Steve Nash's introductory press conference Wednesday in El Segundo featured plenty of sentiment along the lines of "I never expected this to happen." Nash, who'd previously stated his apprehension to join a heated rival, described this chapter of his career as "surreal." Mitch Kupchak, who smiled while describing the point guard as "a thorn in the Lakers' side for most of this decade," still seemed to be wrapping his head around Nash sharing a backcourt with Kobe Bryant. And really, who can blame anyone pinching themselves during this meet-and-greet? Absolutely nobody, including the Lakers' brass, anticipated this turn of events, as Kupchak explained while recounting the courtship of the two-time MVP.
AP Photo/Reed Saxon
Who'da thunk it?
"We always like to call our players that are free agents first," recalled Kupchak. "Ramon Sessions and Jordan Hill. Players that were on our roster. So we did that. Coincidentally, Steve Nash is also represented by Jordan Hill's representative [Bill Duffy]. Steve was on the top of our list, in terms of point guards, but it never occurred to me that he would be available. All we had was the (mini mid-level), which is a $3 million exception. Jim Buss kept on saying, "Mitch, don't forget to call. Don't forget to call." Of course, he's at the top of the list. I said, 'Jim, I'm not sure this is something that can even begin to work out, but you never know until you try.'
"So when I spoke to Bill Duffy, we talked about Jordan Hill and I talked about Steve Nash. And his first comment was, 'Mitch, would you like to speak to him?' I said, 'Of course.' And then 10 seconds later, he was on the phone. He was with Steve Nash when I called at 12:01. I think they were together in New York. So that doesn't happen very often. Maybe looking back on it, it was a sign, if you believe in those things. Didn't hear much for a day or two, and then we got a call from Bill Duffy saying Steve's thought about the conversation we had and he'd like to make this work. So that started the whole thing with Phoenix in motion."
But as I thought about the general manager's words, I realized "motion" actually began much earlier, even if we didn't know it at the time. Looking backward, here's everything required to happen before Nash eventually ended up a Laker.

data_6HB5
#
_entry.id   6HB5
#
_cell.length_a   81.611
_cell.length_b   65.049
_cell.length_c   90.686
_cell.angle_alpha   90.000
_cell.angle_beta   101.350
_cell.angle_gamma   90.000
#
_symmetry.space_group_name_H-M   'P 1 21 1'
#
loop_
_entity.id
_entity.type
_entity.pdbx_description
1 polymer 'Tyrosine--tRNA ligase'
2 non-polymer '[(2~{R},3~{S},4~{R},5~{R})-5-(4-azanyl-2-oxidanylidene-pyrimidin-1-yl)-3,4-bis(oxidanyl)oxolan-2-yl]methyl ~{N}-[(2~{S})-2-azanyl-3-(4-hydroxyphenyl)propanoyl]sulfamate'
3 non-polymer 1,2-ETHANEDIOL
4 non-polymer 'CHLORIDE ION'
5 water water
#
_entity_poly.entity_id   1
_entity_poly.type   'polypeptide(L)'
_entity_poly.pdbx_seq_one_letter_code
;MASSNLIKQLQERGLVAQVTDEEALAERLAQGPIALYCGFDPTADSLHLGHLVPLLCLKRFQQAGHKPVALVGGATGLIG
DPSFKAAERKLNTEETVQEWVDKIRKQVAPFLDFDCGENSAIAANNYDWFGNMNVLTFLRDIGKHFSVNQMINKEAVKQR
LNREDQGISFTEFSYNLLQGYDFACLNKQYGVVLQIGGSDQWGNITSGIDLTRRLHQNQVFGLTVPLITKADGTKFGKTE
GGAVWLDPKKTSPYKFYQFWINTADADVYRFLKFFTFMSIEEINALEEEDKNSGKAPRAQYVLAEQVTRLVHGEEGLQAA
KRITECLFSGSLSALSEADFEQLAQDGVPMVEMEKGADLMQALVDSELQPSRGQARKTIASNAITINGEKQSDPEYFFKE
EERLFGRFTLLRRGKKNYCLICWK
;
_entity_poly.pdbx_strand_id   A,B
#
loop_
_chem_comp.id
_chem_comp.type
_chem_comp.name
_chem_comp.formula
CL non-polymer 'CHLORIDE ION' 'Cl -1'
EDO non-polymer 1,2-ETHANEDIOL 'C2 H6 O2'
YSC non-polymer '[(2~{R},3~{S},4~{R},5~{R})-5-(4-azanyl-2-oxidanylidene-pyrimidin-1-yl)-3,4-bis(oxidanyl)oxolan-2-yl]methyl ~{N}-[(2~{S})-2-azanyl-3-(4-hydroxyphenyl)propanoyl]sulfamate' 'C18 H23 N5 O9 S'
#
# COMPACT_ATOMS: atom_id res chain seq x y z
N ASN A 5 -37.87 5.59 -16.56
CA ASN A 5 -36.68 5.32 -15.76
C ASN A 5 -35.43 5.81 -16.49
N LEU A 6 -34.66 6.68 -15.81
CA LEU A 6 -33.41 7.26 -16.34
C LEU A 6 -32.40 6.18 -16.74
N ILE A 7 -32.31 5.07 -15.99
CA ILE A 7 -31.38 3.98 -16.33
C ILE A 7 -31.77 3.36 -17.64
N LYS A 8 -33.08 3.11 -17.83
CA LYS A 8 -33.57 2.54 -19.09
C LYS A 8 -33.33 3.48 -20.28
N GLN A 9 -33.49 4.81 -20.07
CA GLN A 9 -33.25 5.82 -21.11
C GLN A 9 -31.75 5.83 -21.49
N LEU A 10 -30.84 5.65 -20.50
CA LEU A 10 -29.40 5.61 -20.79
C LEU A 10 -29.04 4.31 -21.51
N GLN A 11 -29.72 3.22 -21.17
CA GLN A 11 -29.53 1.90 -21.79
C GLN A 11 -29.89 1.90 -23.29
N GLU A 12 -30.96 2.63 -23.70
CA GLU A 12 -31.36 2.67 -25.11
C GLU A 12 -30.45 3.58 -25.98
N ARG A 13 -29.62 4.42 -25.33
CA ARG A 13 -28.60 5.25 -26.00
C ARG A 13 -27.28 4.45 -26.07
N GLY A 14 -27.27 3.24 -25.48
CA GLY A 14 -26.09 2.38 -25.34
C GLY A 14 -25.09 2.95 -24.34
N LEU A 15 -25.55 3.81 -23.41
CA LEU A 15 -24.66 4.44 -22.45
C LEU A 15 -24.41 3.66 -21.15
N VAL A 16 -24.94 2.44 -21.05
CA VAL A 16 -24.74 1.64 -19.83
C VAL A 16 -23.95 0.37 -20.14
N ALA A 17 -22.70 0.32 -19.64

-- The Chris Paul deal must get scuttled, which eventually led to Lamar Odom asking out, which created the trade exception allowing the Lakers to absorb Nash in a sign-and-trade deal. Not that anyone would necessarily be complaining with CP3 around, of course, but the core would now be thinner, and despite any money saved by moving Odom and Pau Gasol, financial flexibility to build a supporting cast wouldn't necessarily have been gained. One could argue, at least in the short run, the team is better off as currently constructed. Either way, Nash certainly wouldn't be a Laker with Paul on board.
-- Hill must become the incoming player from Houston in the Derek Fisher deal. Otherwise, Kupchak might not call Duffy at 12:01 (regarding Hill), preventing him from talking directly with Nash so early in the process. Not that Kupchak couldn't have successfully gotten the ball rolling later, but given Nash's reluctance to become a Laker, the longer he stewed in that mindset, the dicier the prospect of changing his outlook could grow. Plus, as ESPN.com's Marc Stein noted in this must-read feature, the Raptors and Knicks pulled out ALL the stops pitching Nash, so having the Lakers on his brain from minute one was a bonus.
-- Sessions must opt out of the final year of his deal, creating a void at the starting point guard. Had Sessions opted in, the front office might have been content to see how the young player developed in a full year as the team's starter. And with Sessions off the books, absorbing Nash's salary perhaps becomes more palatable for the cost-conscious bean counters.
-- Kupchak must decide to let Kobe talk with Nash first early in the process rather than later, "a risk" given The Mamba's unpredictable nature. (Kupchak's words, not mine, so don't kill the messenger.) As it turned out, Bryant's salesmanship played a big role in persuading the point guard to join forces.
-- And finally, Suns owner Robert Sarver, despite whatever bitter taste it could leave in the mouths of Phoenix's fan base (not to mention his own), must agree to help a fierce divisional rival become a more legitimate contender by trading them arguably the franchise's most iconic player.
Safe to say, a lot of unrelated situations were required to pile up to reach an endgame involving the Lakers' best point guard since Magic Johnson. Was some luck involved? No question. But at the same time, every successful franchise benefits from lady luck occasionally smiling on them. Plus, some of these events (CP3, LO's departure, Sessions becoming a free agent) weren't necessarily regarded as positives from the outset. In fact, they actually left many (myself included) to periodically wonder if the Lakers were stuck between a rock and a hard place. But in the end, these obstacles, through happy coincidences, patience, and savvy were eventually converted into a productive conclusion.
As the saying goes, you make your own luck.